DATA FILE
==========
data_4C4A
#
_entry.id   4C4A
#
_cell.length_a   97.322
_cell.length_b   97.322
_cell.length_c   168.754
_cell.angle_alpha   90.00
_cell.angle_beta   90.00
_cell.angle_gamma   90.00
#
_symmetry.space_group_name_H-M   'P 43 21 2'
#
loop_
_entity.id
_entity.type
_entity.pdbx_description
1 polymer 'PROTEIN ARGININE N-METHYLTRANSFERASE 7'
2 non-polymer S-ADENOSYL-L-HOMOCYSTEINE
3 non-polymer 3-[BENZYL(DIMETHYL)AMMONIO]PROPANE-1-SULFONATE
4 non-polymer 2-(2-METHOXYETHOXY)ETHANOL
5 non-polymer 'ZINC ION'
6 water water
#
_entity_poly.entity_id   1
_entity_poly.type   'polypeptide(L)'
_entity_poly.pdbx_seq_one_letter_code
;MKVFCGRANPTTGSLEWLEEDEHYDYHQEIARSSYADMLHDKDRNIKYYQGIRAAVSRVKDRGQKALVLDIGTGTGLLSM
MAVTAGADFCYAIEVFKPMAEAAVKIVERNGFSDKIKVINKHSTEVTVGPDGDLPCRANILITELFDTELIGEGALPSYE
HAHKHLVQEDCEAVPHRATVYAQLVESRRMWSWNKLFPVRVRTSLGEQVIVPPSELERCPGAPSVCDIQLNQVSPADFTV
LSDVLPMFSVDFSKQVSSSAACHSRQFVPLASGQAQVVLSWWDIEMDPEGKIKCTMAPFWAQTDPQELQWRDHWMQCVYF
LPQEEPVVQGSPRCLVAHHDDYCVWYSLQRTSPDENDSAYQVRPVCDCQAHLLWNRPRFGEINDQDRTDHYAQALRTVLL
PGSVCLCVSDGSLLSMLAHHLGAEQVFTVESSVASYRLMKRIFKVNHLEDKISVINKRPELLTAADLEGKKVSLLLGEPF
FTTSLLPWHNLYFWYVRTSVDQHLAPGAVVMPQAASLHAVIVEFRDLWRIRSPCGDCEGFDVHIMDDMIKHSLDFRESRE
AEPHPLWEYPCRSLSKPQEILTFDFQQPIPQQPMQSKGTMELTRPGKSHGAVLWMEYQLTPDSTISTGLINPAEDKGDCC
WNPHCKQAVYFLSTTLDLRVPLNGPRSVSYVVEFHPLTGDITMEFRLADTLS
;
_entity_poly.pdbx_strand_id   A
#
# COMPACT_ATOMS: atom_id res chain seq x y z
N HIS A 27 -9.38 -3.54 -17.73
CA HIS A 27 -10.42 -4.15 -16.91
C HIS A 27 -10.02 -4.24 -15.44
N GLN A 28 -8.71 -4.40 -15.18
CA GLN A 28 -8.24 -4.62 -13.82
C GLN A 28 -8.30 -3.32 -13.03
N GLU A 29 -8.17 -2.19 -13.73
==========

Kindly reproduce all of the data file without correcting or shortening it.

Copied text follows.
data_4C4A
#
_entry.id   4C4A
#
_cell.length_a   97.322
_cell.length_b   97.322
_cell.length_c   168.754
_cell.angle_alpha   90.00
_cell.angle_beta   90.00
_cell.angle_gamma   90.00
#
_symmetry.space_group_name_H-M   'P 43 21 2'
#
loop_
_entity.id
_entity.type
_entity.pdbx_description
1 polymer 'PROTEIN ARGININE N-METHYLTRANSFERASE 7'
2 non-polymer S-ADENOSYL-L-HOMOCYSTEINE
3 non-polymer 3-[BENZYL(DIMETHYL)AMMONIO]PROPANE-1-SULFONATE
4 non-polymer 2-(2-METHOXYETHOXY)ETHANOL
5 non-polymer 'ZINC ION'
6 water water
#
_entity_poly.entity_id   1
_entity_poly.type   'polypeptide(L)'
_entity_poly.pdbx_seq_one_letter_code
;MKVFCGRANPTTGSLEWLEEDEHYDYHQEIARSSYADMLHDKDRNIKYYQGIRAAVSRVKDRGQKALVLDIGTGTGLLSM
MAVTAGADFCYAIEVFKPMAEAAVKIVERNGFSDKIKVINKHSTEVTVGPDGDLPCRANILITELFDTELIGEGALPSYE
HAHKHLVQEDCEAVPHRATVYAQLVESRRMWSWNKLFPVRVRTSLGEQVIVPPSELERCPGAPSVCDIQLNQVSPADFTV
LSDVLPMFSVDFSKQVSSSAACHSRQFVPLASGQAQVVLSWWDIEMDPEGKIKCTMAPFWAQTDPQELQWRDHWMQCVYF
LPQEEPVVQGSPRCLVAHHDDYCVWYSLQRTSPDENDSAYQVRPVCDCQAHLLWNRPRFGEINDQDRTDHYAQALRTVLL
PGSVCLCVSDGSLLSMLAHHLGAEQVFTVESSVASYRLMKRIFKVNHLEDKISVINKRPELLTAADLEGKKVSLLLGEPF
FTTSLLPWHNLYFWYVRTSVDQHLAPGAVVMPQAASLHAVIVEFRDLWRIRSPCGDCEGFDVHIMDDMIKHSLDFRESRE
AEPHPLWEYPCRSLSKPQEILTFDFQQPIPQQPMQSKGTMELTRPGKSHGAVLWMEYQLTPDSTISTGLINPAEDKGDCC
WNPHCKQAVYFLSTTLDLRVPLNGPRSVSYVVEFHPLTGDITMEFRLADTLS
;
_entity_poly.pdbx_strand_id   A
#
# COMPACT_ATOMS: atom_id res chain seq x y z
N HIS A 27 -9.38 -3.54 -17.73
CA HIS A 27 -10.42 -4.15 -16.91
C HIS A 27 -10.02 -4.24 -15.44
N GLN A 28 -8.71 -4.40 -15.18
CA GLN A 28 -8.24 -4.62 -13.82
C GLN A 28 -8.30 -3.32 -13.03
N GLU A 29 -8.17 -2.19 -13.73